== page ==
The rand was weaker in early trade on Friday as renewed concerns about Greece and its impact on the euro resulted in many commodity currencies such as the rand and the Australian dollar being sold off.
"We have returned to a 'risk-off' mode, so all commodity currencies are being smacked. The R8.05 support level did not hold, so the next major support is R8.12," a local trader said.
At 08:23 local time the rand was bid at R8.0983 to the dollar from Thursday's close of R8.0236, Wednesday's close of R7.9993, Tuesday's close of R7.9010 and Monday's close of R7.7983. It was bid at R10.4563 to the euro from R10.3823 before, and at R13.0371 against sterling from R12.9482 previously. The rand was last above R13 per sterling on December 16 2011.
Gold was trading at US$1582.69 per ounce.
The euro was bid at US$1.2911 from Thursday's close of $1.2935, Wednesday's close of $1.2936 and Tuesday's close of $1.2992.
Standard Bank said in its morning report that news of a possible coalition government in Greece briefly lifted hopes yesterday but, overall, the rand slid further on poor sentiment.
"With risk aversion in the air, the traditional rush to safe havens has lifted the dollar and seen the rand weaken to more than R8.00. The currency's woes were compounded by yesterday's poor local mining and manufacturing data. As with much of this week, the market is likely to remain fixated on developments in Europe, particularly Greece. The prevailing uncertainty will continue to weigh on the euro and other risky assets, while continuing to lend support to the dollar. Therefore, the rand's weakening bias will persist into the weekend," the bank said.
Dow Jones Newswires reported that the euro edged down Friday and is likely to keep falling due to investors' renewed concerns over the possibilities of a disorderly Greek default or the country's exit from the eurozone due to political uncertainties.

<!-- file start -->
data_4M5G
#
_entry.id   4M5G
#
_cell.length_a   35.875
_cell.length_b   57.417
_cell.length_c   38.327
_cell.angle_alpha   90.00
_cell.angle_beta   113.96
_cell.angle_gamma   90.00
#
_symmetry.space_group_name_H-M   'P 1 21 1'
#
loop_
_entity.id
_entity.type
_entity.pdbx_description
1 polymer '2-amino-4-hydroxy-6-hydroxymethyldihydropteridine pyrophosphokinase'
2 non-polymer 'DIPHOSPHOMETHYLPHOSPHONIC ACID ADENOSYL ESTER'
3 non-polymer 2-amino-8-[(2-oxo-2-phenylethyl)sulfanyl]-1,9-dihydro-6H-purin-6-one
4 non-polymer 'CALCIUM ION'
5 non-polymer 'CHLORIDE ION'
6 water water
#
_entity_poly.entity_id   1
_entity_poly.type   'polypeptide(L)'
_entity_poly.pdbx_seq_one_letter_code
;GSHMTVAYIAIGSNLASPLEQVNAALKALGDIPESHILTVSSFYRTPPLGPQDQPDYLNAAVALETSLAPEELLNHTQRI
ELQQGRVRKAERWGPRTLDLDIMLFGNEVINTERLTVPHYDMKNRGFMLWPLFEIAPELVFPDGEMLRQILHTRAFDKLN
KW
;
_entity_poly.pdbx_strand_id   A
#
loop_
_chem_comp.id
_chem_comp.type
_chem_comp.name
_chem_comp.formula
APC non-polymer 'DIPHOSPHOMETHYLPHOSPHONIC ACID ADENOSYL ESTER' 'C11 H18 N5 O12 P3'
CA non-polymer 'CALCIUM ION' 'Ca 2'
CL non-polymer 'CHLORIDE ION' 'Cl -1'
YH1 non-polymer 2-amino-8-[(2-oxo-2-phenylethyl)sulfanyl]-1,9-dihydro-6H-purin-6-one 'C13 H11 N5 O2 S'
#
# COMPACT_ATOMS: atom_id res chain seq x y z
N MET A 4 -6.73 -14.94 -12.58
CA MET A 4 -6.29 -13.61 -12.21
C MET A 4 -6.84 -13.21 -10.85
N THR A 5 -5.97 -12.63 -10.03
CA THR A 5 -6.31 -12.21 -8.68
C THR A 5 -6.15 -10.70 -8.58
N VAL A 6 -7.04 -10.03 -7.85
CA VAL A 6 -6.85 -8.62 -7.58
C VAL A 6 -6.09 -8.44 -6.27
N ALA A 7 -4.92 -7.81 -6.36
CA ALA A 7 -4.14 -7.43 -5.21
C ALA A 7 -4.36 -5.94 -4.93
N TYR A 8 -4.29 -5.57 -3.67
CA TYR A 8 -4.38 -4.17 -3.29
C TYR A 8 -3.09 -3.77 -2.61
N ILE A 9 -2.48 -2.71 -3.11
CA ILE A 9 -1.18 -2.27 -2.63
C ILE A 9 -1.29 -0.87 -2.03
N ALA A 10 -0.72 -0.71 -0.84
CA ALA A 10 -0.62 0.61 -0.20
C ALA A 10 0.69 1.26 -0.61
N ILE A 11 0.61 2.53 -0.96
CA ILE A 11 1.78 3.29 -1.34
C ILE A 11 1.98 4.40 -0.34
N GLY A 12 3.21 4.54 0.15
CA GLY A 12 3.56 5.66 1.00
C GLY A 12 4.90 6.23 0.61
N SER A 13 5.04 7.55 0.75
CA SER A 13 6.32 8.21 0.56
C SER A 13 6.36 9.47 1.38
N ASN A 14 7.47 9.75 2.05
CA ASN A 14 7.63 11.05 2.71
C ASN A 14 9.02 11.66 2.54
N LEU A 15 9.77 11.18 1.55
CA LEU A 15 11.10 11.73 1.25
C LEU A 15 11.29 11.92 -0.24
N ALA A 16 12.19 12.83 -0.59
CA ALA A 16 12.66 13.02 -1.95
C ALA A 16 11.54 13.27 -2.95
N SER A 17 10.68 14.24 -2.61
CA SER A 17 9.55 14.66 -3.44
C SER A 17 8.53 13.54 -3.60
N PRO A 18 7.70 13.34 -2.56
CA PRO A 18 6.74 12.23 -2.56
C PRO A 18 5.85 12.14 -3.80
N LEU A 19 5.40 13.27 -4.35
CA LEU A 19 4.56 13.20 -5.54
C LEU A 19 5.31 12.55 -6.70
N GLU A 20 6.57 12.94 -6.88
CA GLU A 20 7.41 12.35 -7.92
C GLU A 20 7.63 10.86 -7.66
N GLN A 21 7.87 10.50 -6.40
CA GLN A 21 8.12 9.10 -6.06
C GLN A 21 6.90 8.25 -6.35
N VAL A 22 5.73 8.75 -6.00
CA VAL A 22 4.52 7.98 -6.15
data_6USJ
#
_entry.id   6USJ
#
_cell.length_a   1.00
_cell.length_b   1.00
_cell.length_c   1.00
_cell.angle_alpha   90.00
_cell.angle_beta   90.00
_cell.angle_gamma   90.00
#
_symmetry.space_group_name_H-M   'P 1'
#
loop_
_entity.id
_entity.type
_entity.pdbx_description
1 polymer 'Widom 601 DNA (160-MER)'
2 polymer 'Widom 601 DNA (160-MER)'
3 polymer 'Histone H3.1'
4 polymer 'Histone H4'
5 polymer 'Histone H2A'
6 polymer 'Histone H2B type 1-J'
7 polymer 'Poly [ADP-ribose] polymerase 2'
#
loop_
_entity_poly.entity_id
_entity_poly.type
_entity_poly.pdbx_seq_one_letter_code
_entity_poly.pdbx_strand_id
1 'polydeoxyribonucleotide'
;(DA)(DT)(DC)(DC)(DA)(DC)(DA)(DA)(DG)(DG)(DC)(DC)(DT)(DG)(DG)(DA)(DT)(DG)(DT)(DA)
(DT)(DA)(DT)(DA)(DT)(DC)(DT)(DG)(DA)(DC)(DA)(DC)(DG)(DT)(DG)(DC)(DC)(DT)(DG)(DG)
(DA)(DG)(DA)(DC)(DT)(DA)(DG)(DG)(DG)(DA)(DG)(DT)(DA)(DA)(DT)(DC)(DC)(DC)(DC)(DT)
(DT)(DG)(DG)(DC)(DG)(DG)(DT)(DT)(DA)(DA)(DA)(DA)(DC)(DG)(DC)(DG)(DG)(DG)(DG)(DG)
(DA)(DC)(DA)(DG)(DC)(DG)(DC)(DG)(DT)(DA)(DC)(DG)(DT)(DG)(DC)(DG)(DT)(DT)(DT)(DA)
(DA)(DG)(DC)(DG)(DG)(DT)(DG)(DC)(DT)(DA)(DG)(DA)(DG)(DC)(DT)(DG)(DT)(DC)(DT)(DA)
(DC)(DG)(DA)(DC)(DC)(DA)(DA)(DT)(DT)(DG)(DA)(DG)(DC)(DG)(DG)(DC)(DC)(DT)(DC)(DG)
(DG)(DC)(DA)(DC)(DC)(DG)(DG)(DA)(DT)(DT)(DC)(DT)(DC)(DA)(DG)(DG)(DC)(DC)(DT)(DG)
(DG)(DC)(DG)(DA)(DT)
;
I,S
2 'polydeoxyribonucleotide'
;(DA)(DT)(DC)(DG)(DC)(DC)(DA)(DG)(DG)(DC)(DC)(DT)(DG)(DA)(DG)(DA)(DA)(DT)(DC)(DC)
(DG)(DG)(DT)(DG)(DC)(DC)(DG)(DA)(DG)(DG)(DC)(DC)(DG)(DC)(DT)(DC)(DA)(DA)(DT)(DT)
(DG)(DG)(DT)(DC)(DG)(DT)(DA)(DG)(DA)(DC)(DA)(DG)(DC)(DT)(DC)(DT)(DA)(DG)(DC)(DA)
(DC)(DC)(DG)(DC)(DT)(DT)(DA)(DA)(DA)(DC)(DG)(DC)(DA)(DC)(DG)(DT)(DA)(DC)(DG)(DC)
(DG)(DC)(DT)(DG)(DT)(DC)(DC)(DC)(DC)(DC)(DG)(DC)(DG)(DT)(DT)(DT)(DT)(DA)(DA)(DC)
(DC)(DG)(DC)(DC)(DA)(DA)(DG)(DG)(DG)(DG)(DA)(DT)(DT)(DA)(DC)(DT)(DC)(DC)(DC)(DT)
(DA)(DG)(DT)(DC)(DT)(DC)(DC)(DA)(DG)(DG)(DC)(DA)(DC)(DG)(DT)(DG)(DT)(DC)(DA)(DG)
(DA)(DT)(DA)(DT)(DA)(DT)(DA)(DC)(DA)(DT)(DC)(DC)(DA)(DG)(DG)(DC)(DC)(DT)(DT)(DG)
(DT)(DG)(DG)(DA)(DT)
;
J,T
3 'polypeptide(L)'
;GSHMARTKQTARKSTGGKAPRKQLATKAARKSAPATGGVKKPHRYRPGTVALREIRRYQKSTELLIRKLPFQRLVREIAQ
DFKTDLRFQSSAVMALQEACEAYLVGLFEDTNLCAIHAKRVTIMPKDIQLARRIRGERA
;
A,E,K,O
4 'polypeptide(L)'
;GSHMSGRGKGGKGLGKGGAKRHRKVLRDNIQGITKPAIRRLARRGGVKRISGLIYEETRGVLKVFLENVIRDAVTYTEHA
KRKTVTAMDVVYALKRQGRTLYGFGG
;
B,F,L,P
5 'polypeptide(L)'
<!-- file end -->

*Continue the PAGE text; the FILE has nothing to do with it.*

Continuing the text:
"It's Greece. It's its politics," said Takao Yahata, chief manager of currency trading at Mitsubishi UFJ Trust and Banking.
Athens' ruling coalition lost its majority in the May 6 election, and the market is paying attention to whether the nation will be forced to call another election as early as in June. The result of such an election, or avoiding one, could lead to a change in the nation's course to improve its fiscal status, a necessary condition to get aid from other euro-zone countries and the International Monetary Fund.
Traders said the euro's losses so far are limited because some speculators are defending the currency options' barrier at $1.2900.
But with one more push, such as a negative headline from Greece, the euro is likely to resume sharper declines, Yahata said.
Bonds take strain on rand
The under pressure rand ushered bonds weaker in early morning trade on Friday.
Standard Bank said that as with much of this week, the market was likely to remain fixated on developments in Europe, particularly Greece.
"The prevailing uncertainty will continue to weigh on the euro and other risky assets, while continuing to lend support to the dollar. Therefore, the rand's weakening bias will persist into the weekend," they said.
At 08:50, the benchmark R157 bond was trading at 6.505 percent from Thursday's close of 6.450 percent. The R207 was bid at 7.645 percent and offered at 7.620 percent from a previous close of 7.580 percent and the R186 was trading at 8.330 percent from its close of 8.260 percent.